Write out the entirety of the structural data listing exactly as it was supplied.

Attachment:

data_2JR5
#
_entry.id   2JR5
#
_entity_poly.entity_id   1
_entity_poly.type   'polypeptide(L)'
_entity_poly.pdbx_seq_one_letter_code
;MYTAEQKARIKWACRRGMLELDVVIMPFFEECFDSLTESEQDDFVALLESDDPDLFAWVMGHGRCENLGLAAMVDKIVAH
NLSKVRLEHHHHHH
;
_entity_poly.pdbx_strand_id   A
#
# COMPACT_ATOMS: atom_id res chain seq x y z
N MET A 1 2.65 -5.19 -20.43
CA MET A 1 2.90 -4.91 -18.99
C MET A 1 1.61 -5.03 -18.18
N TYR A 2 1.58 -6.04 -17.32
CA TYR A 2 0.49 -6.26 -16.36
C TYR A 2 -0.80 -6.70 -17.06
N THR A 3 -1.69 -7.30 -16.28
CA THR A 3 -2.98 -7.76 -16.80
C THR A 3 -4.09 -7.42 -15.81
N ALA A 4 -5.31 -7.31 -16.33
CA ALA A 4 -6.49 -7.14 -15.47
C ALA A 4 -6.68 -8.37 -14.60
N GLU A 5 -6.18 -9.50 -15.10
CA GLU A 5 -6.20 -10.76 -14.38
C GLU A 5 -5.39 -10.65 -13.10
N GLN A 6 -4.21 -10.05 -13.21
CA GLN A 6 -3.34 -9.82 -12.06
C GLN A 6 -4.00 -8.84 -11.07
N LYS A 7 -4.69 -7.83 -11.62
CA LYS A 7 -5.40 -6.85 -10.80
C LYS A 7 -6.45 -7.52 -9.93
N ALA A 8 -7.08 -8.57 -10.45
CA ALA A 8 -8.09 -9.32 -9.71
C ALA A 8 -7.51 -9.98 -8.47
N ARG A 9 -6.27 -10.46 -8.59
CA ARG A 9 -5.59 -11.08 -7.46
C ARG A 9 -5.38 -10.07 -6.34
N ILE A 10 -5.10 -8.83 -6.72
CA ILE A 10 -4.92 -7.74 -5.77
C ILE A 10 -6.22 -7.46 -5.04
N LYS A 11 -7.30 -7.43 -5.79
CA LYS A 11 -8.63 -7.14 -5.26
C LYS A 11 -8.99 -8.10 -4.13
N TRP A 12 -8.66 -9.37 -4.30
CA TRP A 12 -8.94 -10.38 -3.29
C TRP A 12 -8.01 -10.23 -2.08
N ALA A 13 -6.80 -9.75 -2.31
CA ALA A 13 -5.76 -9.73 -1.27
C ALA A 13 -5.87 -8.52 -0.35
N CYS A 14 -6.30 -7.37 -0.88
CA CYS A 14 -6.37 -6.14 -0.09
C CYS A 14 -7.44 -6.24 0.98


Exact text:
data_2JR5
#
_entry.id   2JR5
#
_entity_poly.entity_id   1
_entity_poly.type   'polypeptide(L)'
_entity_poly.pdbx_seq_one_letter_code
;MYTAEQKARIKWACRRGMLELDVVIMPFFEECFDSLTESEQDDFVALLESDDPDLFAWVMGHGRCENLGLAAMVDKIVAH
NLSKVRLEHHHHHH
;
_entity_poly.pdbx_strand_id   A
#
# COMPACT_ATOMS: atom_id res chain seq x y z
N MET A 1 2.65 -5.19 -20.43
CA MET A 1 2.90 -4.91 -18.99
C MET A 1 1.61 -5.03 -18.18
N TYR A 2 1.58 -6.04 -17.32
CA TYR A 2 0.49 -6.26 -16.36
C TYR A 2 -0.80 -6.70 -17.06
N THR A 3 -1.69 -7.30 -16.28
CA THR A 3 -2.98 -7.76 -16.80
C THR A 3 -4.09 -7.42 -15.81
N ALA A 4 -5.31 -7.31 -16.33
CA ALA A 4 -6.49 -7.14 -15.47
C ALA A 4 -6.68 -8.37 -14.60
N GLU A 5 -6.18 -9.50 -15.10
CA GLU A 5 -6.20 -10.76 -14.38
C GLU A 5 -5.39 -10.65 -13.10
N GLN A 6 -4.21 -10.05 -13.21
CA GLN A 6 -3.34 -9.82 -12.06
C GLN A 6 -4.00 -8.84 -11.07
N LYS A 7 -4.69 -7.83 -11.62
CA LYS A 7 -5.40 -6.85 -10.80
C LYS A 7 -6.45 -7.52 -9.93
N ALA A 8 -7.08 -8.57 -10.45
CA ALA A 8 -8.09 -9.32 -9.71
C ALA A 8 -7.51 -9.98 -8.47
N ARG A 9 -6.27 -10.46 -8.59
CA ARG A 9 -5.59 -11.08 -7.46
C ARG A 9 -5.38 -10.07 -6.34
N ILE A 10 -5.10 -8.83 -6.72
CA ILE A 10 -4.92 -7.74 -5.77
C ILE A 10 -6.22 -7.46 -5.04
N LYS A 11 -7.30 -7.43 -5.79
CA LYS A 11 -8.63 -7.14 -5.26
C LYS A 11 -8.99 -8.10 -4.13
N TRP A 12 -8.66 -9.37 -4.30
CA TRP A 12 -8.94 -10.38 -3.29
C TRP A 12 -8.01 -10.23 -2.08
N ALA A 13 -6.80 -9.75 -2.31
CA ALA A 13 -5.76 -9.73 -1.27
C ALA A 13 -5.87 -8.52 -0.35
N CYS A 14 -6.30 -7.37 -0.88
CA CYS A 14 -6.37 -6.14 -0.09
C CYS A 14 -7.44 -6.24 0.98